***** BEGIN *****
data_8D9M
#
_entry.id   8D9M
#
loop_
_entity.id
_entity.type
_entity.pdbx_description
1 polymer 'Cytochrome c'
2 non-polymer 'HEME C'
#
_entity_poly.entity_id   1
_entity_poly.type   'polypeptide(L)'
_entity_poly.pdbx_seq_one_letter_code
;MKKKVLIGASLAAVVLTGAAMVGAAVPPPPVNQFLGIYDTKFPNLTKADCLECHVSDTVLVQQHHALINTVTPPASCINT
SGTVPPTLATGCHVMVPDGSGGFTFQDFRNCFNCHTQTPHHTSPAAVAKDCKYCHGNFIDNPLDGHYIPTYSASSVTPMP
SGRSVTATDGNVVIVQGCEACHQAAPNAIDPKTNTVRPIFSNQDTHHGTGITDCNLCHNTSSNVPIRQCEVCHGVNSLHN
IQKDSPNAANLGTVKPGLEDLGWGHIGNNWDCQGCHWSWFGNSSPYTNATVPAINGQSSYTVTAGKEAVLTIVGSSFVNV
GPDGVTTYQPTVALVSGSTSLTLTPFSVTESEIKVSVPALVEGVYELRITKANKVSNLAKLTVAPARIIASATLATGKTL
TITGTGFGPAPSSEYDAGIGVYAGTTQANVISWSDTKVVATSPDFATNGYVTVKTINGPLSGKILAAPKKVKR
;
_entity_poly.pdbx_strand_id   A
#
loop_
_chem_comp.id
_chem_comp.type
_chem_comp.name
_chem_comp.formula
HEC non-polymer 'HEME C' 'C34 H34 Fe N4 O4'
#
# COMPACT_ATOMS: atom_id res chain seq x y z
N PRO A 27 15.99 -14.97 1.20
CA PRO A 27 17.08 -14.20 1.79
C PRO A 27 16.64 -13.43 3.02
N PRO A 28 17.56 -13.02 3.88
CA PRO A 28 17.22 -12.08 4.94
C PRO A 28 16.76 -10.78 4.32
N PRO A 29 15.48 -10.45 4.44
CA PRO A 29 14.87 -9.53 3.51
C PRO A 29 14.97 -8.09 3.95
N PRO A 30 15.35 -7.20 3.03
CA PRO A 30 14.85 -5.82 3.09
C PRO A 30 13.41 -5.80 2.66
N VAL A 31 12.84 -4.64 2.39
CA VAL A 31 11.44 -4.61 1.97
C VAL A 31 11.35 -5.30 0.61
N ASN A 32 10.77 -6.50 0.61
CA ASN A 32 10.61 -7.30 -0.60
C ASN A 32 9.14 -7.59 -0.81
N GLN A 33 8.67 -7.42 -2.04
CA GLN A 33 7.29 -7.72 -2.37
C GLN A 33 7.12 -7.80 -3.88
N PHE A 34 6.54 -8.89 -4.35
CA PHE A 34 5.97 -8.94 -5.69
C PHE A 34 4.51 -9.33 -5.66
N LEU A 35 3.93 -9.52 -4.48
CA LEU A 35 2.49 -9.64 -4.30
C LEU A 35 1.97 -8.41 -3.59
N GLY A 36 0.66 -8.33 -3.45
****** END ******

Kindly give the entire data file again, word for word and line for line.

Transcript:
data_8D9M
#
_entry.id   8D9M
#
loop_
_entity.id
_entity.type
_entity.pdbx_description
1 polymer 'Cytochrome c'
2 non-polymer 'HEME C'
#
_entity_poly.entity_id   1
_entity_poly.type   'polypeptide(L)'
_entity_poly.pdbx_seq_one_letter_code
;MKKKVLIGASLAAVVLTGAAMVGAAVPPPPVNQFLGIYDTKFPNLTKADCLECHVSDTVLVQQHHALINTVTPPASCINT
SGTVPPTLATGCHVMVPDGSGGFTFQDFRNCFNCHTQTPHHTSPAAVAKDCKYCHGNFIDNPLDGHYIPTYSASSVTPMP
SGRSVTATDGNVVIVQGCEACHQAAPNAIDPKTNTVRPIFSNQDTHHGTGITDCNLCHNTSSNVPIRQCEVCHGVNSLHN
IQKDSPNAANLGTVKPGLEDLGWGHIGNNWDCQGCHWSWFGNSSPYTNATVPAINGQSSYTVTAGKEAVLTIVGSSFVNV
GPDGVTTYQPTVALVSGSTSLTLTPFSVTESEIKVSVPALVEGVYELRITKANKVSNLAKLTVAPARIIASATLATGKTL
TITGTGFGPAPSSEYDAGIGVYAGTTQANVISWSDTKVVATSPDFATNGYVTVKTINGPLSGKILAAPKKVKR
;
_entity_poly.pdbx_strand_id   A
#
loop_
_chem_comp.id
_chem_comp.type
_chem_comp.name
_chem_comp.formula
HEC non-polymer 'HEME C' 'C34 H34 Fe N4 O4'
#
# COMPACT_ATOMS: atom_id res chain seq x y z
N PRO A 27 15.99 -14.97 1.20
CA PRO A 27 17.08 -14.20 1.79
C PRO A 27 16.64 -13.43 3.02
N PRO A 28 17.56 -13.02 3.88
CA PRO A 28 17.22 -12.08 4.94
C PRO A 28 16.76 -10.78 4.32
N PRO A 29 15.48 -10.45 4.44
CA PRO A 29 14.87 -9.53 3.51
C PRO A 29 14.97 -8.09 3.95
N PRO A 30 15.35 -7.20 3.03
CA PRO A 30 14.85 -5.82 3.09
C PRO A 30 13.41 -5.80 2.66
N VAL A 31 12.84 -4.64 2.39
CA VAL A 31 11.44 -4.61 1.97
C VAL A 31 11.35 -5.30 0.61
N ASN A 32 10.77 -6.50 0.61
CA ASN A 32 10.61 -7.30 -0.60
C ASN A 32 9.14 -7.59 -0.81
N GLN A 33 8.67 -7.42 -2.04
CA GLN A 33 7.29 -7.72 -2.37
C GLN A 33 7.12 -7.80 -3.88
N PHE A 34 6.54 -8.89 -4.35
CA PHE A 34 5.97 -8.94 -5.69
C PHE A 34 4.51 -9.33 -5.66
N LEU A 35 3.93 -9.52 -4.48
CA LEU A 35 2.49 -9.64 -4.30
C LEU A 35 1.97 -8.41 -3.59
N GLY A 36 0.66 -8.33 -3.45